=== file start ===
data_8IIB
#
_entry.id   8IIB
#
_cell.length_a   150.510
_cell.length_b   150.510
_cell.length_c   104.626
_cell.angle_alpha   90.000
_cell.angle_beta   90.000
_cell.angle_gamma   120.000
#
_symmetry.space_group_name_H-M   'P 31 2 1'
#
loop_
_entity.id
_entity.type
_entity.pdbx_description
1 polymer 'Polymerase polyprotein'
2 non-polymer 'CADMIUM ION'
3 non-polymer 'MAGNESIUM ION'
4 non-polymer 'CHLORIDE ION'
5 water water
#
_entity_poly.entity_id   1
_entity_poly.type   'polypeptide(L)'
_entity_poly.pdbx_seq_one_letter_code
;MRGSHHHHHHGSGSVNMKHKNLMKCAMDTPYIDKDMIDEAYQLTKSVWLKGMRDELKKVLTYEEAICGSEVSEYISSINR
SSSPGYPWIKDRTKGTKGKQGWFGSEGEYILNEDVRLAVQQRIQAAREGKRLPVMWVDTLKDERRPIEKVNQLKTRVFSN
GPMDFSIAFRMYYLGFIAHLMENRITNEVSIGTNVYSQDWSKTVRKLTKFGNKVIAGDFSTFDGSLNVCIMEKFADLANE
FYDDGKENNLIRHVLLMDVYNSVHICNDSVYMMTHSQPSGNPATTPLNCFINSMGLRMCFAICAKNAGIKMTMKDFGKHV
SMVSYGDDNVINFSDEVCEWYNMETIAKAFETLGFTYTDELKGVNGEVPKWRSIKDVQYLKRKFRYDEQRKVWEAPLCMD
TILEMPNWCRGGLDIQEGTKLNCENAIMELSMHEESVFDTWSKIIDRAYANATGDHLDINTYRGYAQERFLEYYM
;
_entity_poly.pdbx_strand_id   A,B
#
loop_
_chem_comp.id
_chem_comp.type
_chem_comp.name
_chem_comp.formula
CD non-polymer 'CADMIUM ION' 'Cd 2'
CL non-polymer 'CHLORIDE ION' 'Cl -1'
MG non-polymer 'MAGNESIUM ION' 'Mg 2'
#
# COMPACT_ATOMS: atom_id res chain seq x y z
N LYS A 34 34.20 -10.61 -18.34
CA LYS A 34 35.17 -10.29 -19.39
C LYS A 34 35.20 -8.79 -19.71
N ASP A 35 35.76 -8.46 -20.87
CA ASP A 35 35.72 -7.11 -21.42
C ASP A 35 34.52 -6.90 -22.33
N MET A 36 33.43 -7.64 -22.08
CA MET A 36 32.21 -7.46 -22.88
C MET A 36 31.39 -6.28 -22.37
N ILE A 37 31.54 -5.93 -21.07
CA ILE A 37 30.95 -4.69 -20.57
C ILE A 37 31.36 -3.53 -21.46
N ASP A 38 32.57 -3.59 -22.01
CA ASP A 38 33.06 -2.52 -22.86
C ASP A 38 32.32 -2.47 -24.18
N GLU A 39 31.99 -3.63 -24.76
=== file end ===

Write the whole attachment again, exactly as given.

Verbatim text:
data_8IIB
#
_entry.id   8IIB
#
_cell.length_a   150.510
_cell.length_b   150.510
_cell.length_c   104.626
_cell.angle_alpha   90.000
_cell.angle_beta   90.000
_cell.angle_gamma   120.000
#
_symmetry.space_group_name_H-M   'P 31 2 1'
#
loop_
_entity.id
_entity.type
_entity.pdbx_description
1 polymer 'Polymerase polyprotein'
2 non-polymer 'CADMIUM ION'
3 non-polymer 'MAGNESIUM ION'
4 non-polymer 'CHLORIDE ION'
5 water water
#
_entity_poly.entity_id   1
_entity_poly.type   'polypeptide(L)'
_entity_poly.pdbx_seq_one_letter_code
;MRGSHHHHHHGSGSVNMKHKNLMKCAMDTPYIDKDMIDEAYQLTKSVWLKGMRDELKKVLTYEEAICGSEVSEYISSINR
SSSPGYPWIKDRTKGTKGKQGWFGSEGEYILNEDVRLAVQQRIQAAREGKRLPVMWVDTLKDERRPIEKVNQLKTRVFSN
GPMDFSIAFRMYYLGFIAHLMENRITNEVSIGTNVYSQDWSKTVRKLTKFGNKVIAGDFSTFDGSLNVCIMEKFADLANE
FYDDGKENNLIRHVLLMDVYNSVHICNDSVYMMTHSQPSGNPATTPLNCFINSMGLRMCFAICAKNAGIKMTMKDFGKHV
SMVSYGDDNVINFSDEVCEWYNMETIAKAFETLGFTYTDELKGVNGEVPKWRSIKDVQYLKRKFRYDEQRKVWEAPLCMD
TILEMPNWCRGGLDIQEGTKLNCENAIMELSMHEESVFDTWSKIIDRAYANATGDHLDINTYRGYAQERFLEYYM
;
_entity_poly.pdbx_strand_id   A,B
#
loop_
_chem_comp.id
_chem_comp.type
_chem_comp.name
_chem_comp.formula
CD non-polymer 'CADMIUM ION' 'Cd 2'
CL non-polymer 'CHLORIDE ION' 'Cl -1'
MG non-polymer 'MAGNESIUM ION' 'Mg 2'
#
# COMPACT_ATOMS: atom_id res chain seq x y z
N LYS A 34 34.20 -10.61 -18.34
CA LYS A 34 35.17 -10.29 -19.39
C LYS A 34 35.20 -8.79 -19.71
N ASP A 35 35.76 -8.46 -20.87
CA ASP A 35 35.72 -7.11 -21.42
C ASP A 35 34.52 -6.90 -22.33
N MET A 36 33.43 -7.64 -22.08
CA MET A 36 32.21 -7.46 -22.88
C MET A 36 31.39 -6.28 -22.37
N ILE A 37 31.54 -5.93 -21.07
CA ILE A 37 30.95 -4.69 -20.57
C ILE A 37 31.36 -3.53 -21.46
N ASP A 38 32.57 -3.59 -22.01
CA ASP A 38 33.06 -2.52 -22.86
C ASP A 38 32.32 -2.47 -24.18
N GLU A 39 31.99 -3.63 -24.76